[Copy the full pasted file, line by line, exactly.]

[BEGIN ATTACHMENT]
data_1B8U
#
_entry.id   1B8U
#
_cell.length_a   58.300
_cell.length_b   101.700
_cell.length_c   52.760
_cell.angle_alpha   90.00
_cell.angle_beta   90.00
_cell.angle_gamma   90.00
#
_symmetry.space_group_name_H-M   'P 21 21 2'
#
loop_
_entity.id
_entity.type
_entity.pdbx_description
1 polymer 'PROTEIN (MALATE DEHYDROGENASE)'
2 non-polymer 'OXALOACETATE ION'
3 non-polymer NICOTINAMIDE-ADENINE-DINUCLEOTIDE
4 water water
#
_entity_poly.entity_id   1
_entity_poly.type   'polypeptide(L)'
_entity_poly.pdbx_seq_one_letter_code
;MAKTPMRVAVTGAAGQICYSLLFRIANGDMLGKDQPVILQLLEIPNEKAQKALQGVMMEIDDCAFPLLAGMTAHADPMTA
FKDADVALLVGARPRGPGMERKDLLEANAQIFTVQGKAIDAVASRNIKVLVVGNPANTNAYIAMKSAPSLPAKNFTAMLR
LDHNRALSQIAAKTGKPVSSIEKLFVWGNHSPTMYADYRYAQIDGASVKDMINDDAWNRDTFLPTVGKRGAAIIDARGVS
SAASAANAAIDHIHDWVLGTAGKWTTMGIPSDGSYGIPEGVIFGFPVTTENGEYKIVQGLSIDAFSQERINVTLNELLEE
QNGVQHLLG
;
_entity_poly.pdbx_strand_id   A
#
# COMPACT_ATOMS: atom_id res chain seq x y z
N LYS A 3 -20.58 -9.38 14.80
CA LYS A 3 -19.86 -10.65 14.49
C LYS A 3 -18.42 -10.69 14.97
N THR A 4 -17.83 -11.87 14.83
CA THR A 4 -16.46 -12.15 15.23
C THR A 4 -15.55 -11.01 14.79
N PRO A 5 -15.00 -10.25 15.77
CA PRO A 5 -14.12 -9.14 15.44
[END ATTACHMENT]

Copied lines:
data_1B8U
#
_entry.id   1B8U
#
_cell.length_a   58.300
_cell.length_b   101.700
_cell.length_c   52.760
_cell.angle_alpha   90.00
_cell.angle_beta   90.00
_cell.angle_gamma   90.00
#
_symmetry.space_group_name_H-M   'P 21 21 2'
#
loop_
_entity.id
_entity.type
_entity.pdbx_description
1 polymer 'PROTEIN (MALATE DEHYDROGENASE)'
2 non-polymer 'OXALOACETATE ION'
3 non-polymer NICOTINAMIDE-ADENINE-DINUCLEOTIDE
4 water water
#
_entity_poly.entity_id   1
_entity_poly.type   'polypeptide(L)'
_entity_poly.pdbx_seq_one_letter_code
;MAKTPMRVAVTGAAGQICYSLLFRIANGDMLGKDQPVILQLLEIPNEKAQKALQGVMMEIDDCAFPLLAGMTAHADPMTA
FKDADVALLVGARPRGPGMERKDLLEANAQIFTVQGKAIDAVASRNIKVLVVGNPANTNAYIAMKSAPSLPAKNFTAMLR
LDHNRALSQIAAKTGKPVSSIEKLFVWGNHSPTMYADYRYAQIDGASVKDMINDDAWNRDTFLPTVGKRGAAIIDARGVS
SAASAANAAIDHIHDWVLGTAGKWTTMGIPSDGSYGIPEGVIFGFPVTTENGEYKIVQGLSIDAFSQERINVTLNELLEE
QNGVQHLLG
;
_entity_poly.pdbx_strand_id   A
#
# COMPACT_ATOMS: atom_id res chain seq x y z
N LYS A 3 -20.58 -9.38 14.80
CA LYS A 3 -19.86 -10.65 14.49
C LYS A 3 -18.42 -10.69 14.97
N THR A 4 -17.83 -11.87 14.83
CA THR A 4 -16.46 -12.15 15.23
C THR A 4 -15.55 -11.01 14.79
N PRO A 5 -15.00 -10.25 15.77
CA PRO A 5 -14.12 -9.14 15.44